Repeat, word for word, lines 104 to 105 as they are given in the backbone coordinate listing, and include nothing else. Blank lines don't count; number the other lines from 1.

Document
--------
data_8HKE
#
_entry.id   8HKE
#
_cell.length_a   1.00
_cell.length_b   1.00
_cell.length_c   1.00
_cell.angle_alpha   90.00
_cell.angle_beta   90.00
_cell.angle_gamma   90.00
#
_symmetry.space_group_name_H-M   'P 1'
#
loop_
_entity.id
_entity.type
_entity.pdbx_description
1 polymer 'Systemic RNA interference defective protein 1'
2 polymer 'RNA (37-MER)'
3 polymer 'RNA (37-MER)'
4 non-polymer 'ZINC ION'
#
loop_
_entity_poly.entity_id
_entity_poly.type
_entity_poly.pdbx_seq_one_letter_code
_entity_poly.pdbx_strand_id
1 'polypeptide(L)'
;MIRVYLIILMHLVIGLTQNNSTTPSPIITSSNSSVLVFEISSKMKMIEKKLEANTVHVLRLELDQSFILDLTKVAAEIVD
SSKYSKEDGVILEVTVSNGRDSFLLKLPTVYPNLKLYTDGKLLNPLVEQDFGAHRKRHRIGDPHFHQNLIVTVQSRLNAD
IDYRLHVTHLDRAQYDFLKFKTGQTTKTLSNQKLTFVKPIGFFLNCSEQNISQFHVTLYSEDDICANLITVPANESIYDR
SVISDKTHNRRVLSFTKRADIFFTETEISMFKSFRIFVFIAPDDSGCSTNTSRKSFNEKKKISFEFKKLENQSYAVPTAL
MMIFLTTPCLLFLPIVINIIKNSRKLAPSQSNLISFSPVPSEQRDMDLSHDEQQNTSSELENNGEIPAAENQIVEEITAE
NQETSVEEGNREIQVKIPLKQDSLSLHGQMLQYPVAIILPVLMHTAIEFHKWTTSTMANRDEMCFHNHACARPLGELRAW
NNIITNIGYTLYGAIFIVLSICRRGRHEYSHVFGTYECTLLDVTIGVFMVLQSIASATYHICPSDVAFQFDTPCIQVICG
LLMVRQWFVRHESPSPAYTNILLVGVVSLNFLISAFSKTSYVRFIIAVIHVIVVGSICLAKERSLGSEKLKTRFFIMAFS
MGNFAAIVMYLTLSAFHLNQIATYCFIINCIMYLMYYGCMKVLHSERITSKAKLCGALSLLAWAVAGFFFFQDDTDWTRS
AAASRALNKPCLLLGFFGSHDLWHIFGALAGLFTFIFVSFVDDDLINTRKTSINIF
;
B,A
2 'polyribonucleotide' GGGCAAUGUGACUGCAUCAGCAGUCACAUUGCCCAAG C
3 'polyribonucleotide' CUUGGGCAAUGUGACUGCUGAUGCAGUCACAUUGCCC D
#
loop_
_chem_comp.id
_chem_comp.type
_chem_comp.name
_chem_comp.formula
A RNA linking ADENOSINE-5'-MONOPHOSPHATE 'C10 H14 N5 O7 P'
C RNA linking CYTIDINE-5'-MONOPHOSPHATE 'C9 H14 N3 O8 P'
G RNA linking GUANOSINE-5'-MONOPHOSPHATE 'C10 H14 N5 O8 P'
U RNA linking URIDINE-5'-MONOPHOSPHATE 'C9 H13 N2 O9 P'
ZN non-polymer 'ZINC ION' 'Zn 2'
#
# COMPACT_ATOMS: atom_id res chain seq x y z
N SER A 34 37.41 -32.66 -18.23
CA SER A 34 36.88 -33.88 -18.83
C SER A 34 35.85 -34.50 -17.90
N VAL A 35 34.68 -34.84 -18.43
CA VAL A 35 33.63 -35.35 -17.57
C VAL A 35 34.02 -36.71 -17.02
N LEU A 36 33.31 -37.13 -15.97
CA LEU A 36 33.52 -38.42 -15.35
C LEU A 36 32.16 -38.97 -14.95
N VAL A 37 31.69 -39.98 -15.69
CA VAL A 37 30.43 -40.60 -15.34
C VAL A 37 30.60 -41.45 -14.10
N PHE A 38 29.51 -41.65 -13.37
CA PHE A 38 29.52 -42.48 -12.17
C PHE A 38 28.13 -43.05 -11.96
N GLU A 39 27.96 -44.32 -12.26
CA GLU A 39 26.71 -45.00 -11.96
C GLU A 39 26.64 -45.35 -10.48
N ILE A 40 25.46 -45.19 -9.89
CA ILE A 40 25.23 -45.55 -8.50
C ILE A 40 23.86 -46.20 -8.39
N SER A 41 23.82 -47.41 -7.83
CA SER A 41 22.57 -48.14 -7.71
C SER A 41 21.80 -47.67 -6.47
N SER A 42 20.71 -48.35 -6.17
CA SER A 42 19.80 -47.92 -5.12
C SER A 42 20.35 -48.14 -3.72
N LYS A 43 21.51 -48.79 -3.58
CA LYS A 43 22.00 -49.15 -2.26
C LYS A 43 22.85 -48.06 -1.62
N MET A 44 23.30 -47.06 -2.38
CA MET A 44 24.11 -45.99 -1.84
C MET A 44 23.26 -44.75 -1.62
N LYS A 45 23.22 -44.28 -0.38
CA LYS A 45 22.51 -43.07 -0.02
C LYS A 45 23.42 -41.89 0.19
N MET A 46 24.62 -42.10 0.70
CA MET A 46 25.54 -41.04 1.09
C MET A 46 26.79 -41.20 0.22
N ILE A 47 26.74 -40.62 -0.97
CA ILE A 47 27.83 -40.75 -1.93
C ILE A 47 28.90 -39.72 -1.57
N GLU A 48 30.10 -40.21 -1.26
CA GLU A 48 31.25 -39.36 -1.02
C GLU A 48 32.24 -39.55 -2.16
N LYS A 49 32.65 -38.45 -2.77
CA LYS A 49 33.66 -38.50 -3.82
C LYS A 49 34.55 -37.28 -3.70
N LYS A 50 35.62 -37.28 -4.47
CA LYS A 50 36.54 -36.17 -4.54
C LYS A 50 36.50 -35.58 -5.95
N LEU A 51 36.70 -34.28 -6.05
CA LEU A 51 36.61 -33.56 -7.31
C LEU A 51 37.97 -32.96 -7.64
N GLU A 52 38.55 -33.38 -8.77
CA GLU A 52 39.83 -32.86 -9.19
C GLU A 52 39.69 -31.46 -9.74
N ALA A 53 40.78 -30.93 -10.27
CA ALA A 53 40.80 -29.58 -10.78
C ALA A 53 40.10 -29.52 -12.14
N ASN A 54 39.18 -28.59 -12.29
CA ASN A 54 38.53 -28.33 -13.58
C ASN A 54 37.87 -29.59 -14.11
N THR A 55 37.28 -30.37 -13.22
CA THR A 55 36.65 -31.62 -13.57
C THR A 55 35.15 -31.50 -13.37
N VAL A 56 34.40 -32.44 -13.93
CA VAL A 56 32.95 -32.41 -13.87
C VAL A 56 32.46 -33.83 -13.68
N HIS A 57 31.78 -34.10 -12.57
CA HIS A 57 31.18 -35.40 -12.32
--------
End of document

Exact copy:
N LYS A 50 35.62 -37.28 -4.47
CA LYS A 50 36.54 -36.17 -4.54